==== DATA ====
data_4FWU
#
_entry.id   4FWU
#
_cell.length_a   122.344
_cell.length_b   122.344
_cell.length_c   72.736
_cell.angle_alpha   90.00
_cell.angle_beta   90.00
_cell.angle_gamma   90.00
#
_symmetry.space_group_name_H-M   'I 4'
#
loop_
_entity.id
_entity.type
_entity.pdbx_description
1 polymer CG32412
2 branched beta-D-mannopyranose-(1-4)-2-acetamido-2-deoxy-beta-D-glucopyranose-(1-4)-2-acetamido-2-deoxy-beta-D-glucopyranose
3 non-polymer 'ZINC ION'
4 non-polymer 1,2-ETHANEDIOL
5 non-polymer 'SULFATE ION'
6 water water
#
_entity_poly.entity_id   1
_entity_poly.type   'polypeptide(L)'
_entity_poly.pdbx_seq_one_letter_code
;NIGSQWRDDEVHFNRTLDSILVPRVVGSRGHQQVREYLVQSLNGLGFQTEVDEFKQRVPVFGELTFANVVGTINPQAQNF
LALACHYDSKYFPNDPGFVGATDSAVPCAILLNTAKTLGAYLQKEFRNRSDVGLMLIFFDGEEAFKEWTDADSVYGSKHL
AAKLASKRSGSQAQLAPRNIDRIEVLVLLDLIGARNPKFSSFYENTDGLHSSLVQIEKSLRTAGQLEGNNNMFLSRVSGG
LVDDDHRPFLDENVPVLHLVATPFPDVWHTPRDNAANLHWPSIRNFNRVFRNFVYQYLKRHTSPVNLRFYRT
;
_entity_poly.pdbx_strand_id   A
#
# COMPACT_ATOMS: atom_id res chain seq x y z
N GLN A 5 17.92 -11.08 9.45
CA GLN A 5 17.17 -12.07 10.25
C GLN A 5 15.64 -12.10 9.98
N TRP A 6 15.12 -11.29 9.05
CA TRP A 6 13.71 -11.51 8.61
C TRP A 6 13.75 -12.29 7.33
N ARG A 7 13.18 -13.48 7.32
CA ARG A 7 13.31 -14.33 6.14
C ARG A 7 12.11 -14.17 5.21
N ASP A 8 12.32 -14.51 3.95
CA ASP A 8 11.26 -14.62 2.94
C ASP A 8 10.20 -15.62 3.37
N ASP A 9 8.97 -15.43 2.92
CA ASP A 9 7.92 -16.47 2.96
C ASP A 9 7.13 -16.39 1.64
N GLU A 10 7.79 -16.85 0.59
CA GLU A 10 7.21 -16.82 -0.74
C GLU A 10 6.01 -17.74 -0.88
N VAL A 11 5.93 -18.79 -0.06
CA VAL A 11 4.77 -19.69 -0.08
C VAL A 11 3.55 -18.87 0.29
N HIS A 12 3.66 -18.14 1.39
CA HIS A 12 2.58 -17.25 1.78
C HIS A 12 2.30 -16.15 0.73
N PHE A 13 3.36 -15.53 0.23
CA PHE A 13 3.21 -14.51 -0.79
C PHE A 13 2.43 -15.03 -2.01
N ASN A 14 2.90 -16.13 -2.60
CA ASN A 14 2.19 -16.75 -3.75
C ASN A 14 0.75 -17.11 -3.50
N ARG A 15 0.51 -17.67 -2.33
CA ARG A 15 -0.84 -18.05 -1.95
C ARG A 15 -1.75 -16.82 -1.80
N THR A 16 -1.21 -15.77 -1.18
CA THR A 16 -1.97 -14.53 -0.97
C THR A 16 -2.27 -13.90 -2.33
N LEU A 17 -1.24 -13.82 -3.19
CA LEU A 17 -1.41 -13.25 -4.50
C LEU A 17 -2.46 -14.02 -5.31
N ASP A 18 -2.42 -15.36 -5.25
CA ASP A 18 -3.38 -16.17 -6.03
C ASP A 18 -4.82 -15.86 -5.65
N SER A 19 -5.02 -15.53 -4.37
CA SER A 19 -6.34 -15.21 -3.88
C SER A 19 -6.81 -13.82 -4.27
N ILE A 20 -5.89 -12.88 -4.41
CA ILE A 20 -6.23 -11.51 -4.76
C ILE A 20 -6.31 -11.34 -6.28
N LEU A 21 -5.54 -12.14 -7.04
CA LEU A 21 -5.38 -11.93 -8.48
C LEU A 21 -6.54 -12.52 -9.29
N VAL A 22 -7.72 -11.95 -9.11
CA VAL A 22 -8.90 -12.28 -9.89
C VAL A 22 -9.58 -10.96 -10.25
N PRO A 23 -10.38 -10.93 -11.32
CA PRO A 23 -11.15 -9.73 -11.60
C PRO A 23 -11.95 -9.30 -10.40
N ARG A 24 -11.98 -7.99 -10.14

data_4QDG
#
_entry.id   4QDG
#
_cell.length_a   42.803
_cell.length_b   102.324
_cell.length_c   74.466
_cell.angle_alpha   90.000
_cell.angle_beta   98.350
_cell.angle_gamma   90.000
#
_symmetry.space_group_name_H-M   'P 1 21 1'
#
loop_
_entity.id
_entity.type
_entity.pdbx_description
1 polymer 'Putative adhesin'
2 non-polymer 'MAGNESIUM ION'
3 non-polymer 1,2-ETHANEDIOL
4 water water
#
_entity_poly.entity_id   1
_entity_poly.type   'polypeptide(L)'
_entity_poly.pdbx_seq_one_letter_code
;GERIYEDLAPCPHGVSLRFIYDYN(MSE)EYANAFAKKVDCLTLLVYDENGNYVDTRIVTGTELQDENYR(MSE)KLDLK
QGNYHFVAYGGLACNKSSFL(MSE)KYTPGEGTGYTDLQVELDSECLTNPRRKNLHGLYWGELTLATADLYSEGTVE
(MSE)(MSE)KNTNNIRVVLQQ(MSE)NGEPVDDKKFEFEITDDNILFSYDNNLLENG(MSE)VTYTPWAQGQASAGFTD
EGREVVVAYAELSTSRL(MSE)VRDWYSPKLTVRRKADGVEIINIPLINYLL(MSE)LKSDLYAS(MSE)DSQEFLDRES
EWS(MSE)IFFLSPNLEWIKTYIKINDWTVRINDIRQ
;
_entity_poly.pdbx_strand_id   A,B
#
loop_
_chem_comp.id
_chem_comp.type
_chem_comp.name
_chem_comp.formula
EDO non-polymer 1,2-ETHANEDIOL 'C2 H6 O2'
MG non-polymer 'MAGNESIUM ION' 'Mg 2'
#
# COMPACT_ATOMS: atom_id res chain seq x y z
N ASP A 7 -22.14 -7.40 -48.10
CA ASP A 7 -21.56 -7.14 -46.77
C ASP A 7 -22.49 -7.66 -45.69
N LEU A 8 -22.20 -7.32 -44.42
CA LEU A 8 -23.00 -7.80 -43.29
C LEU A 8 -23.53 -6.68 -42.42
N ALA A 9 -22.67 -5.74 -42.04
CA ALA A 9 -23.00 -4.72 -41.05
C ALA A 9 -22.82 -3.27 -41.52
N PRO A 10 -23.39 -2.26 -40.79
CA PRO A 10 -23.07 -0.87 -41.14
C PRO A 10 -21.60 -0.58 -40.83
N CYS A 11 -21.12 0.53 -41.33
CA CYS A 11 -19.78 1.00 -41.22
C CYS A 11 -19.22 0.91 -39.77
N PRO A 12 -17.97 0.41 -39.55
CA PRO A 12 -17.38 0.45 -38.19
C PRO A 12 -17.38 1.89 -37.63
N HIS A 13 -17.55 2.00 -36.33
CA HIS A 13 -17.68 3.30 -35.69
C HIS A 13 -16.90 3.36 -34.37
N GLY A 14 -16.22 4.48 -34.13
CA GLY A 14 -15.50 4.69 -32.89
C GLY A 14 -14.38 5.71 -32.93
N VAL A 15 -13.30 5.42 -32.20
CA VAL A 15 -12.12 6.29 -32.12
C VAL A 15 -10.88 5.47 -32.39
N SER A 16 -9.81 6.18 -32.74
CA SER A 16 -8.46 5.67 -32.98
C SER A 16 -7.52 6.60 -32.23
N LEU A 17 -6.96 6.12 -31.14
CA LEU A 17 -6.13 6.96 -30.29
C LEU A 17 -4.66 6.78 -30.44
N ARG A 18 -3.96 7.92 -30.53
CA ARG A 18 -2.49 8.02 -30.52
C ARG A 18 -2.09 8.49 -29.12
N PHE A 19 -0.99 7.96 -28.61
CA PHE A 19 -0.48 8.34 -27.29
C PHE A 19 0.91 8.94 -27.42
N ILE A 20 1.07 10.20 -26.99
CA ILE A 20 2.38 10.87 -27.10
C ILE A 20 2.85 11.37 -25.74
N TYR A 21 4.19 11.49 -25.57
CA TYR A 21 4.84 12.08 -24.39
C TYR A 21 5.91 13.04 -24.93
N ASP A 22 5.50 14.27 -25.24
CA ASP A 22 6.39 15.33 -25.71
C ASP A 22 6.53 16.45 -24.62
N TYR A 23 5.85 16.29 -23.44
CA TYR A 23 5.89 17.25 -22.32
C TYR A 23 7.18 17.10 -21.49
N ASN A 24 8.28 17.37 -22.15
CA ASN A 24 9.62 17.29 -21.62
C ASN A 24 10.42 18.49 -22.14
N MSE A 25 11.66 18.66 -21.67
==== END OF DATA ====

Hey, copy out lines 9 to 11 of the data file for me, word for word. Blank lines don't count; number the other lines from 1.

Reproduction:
_cell.angle_beta   90.00
_cell.angle_gamma   90.00
#